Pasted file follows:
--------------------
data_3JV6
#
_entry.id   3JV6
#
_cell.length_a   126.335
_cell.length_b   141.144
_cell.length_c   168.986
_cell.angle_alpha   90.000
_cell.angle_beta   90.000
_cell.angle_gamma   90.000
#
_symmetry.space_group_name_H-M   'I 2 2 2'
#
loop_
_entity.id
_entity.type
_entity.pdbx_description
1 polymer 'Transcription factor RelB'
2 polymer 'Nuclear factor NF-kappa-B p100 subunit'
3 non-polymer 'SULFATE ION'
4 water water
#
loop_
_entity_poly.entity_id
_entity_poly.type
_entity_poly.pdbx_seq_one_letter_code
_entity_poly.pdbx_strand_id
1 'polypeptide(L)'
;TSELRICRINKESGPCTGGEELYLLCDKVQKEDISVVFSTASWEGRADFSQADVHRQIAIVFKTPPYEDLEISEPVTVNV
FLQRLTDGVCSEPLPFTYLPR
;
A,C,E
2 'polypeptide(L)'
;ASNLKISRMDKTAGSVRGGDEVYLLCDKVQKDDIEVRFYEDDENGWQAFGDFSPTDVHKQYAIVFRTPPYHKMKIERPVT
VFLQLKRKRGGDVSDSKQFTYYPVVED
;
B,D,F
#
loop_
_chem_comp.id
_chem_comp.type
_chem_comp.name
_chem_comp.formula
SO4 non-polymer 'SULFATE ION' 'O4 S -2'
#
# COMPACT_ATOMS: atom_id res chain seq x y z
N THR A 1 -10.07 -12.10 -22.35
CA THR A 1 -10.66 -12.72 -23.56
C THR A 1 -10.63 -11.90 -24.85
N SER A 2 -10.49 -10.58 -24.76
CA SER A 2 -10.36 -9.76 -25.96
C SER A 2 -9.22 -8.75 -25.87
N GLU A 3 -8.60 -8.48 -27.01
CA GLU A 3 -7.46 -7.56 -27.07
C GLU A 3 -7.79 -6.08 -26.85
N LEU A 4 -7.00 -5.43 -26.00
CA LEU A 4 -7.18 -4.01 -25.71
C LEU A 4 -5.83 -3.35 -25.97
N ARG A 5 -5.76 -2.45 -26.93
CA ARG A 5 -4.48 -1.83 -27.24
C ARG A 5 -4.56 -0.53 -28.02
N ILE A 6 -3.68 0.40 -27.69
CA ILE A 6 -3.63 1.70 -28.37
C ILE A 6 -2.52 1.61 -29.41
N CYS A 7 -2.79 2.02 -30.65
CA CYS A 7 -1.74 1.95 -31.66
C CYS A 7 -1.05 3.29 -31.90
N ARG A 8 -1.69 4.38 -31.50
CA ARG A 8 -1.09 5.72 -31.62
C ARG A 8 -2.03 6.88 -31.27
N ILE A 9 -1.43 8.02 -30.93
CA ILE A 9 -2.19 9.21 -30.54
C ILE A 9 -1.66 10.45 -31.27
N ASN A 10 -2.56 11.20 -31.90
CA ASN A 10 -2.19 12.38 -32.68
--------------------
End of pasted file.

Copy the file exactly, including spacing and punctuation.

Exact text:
data_3JV6
#
_entry.id   3JV6
#
_cell.length_a   126.335
_cell.length_b   141.144
_cell.length_c   168.986
_cell.angle_alpha   90.000
_cell.angle_beta   90.000
_cell.angle_gamma   90.000
#
_symmetry.space_group_name_H-M   'I 2 2 2'
#
loop_
_entity.id
_entity.type
_entity.pdbx_description
1 polymer 'Transcription factor RelB'
2 polymer 'Nuclear factor NF-kappa-B p100 subunit'
3 non-polymer 'SULFATE ION'
4 water water
#
loop_
_entity_poly.entity_id
_entity_poly.type
_entity_poly.pdbx_seq_one_letter_code
_entity_poly.pdbx_strand_id
1 'polypeptide(L)'
;TSELRICRINKESGPCTGGEELYLLCDKVQKEDISVVFSTASWEGRADFSQADVHRQIAIVFKTPPYEDLEISEPVTVNV
FLQRLTDGVCSEPLPFTYLPR
;
A,C,E
2 'polypeptide(L)'
;ASNLKISRMDKTAGSVRGGDEVYLLCDKVQKDDIEVRFYEDDENGWQAFGDFSPTDVHKQYAIVFRTPPYHKMKIERPVT
VFLQLKRKRGGDVSDSKQFTYYPVVED
;
B,D,F
#
loop_
_chem_comp.id
_chem_comp.type
_chem_comp.name
_chem_comp.formula
SO4 non-polymer 'SULFATE ION' 'O4 S -2'
#
# COMPACT_ATOMS: atom_id res chain seq x y z
N THR A 1 -10.07 -12.10 -22.35
CA THR A 1 -10.66 -12.72 -23.56
C THR A 1 -10.63 -11.90 -24.85
N SER A 2 -10.49 -10.58 -24.76
CA SER A 2 -10.36 -9.76 -25.96
C SER A 2 -9.22 -8.75 -25.87
N GLU A 3 -8.60 -8.48 -27.01
CA GLU A 3 -7.46 -7.56 -27.07
C GLU A 3 -7.79 -6.08 -26.85
N LEU A 4 -7.00 -5.43 -26.00
CA LEU A 4 -7.18 -4.01 -25.71
C LEU A 4 -5.83 -3.35 -25.97
N ARG A 5 -5.76 -2.45 -26.93
CA ARG A 5 -4.48 -1.83 -27.24
C ARG A 5 -4.56 -0.53 -28.02
N ILE A 6 -3.68 0.40 -27.69
CA ILE A 6 -3.63 1.70 -28.37
C ILE A 6 -2.52 1.61 -29.41
N CYS A 7 -2.79 2.02 -30.65
CA CYS A 7 -1.74 1.95 -31.66
C CYS A 7 -1.05 3.29 -31.90
N ARG A 8 -1.69 4.38 -31.50
CA ARG A 8 -1.09 5.72 -31.62
C ARG A 8 -2.03 6.88 -31.27
N ILE A 9 -1.43 8.02 -30.93
CA ILE A 9 -2.19 9.21 -30.54
C ILE A 9 -1.66 10.45 -31.27
N ASN A 10 -2.56 11.20 -31.90
CA ASN A 10 -2.19 12.38 -32.68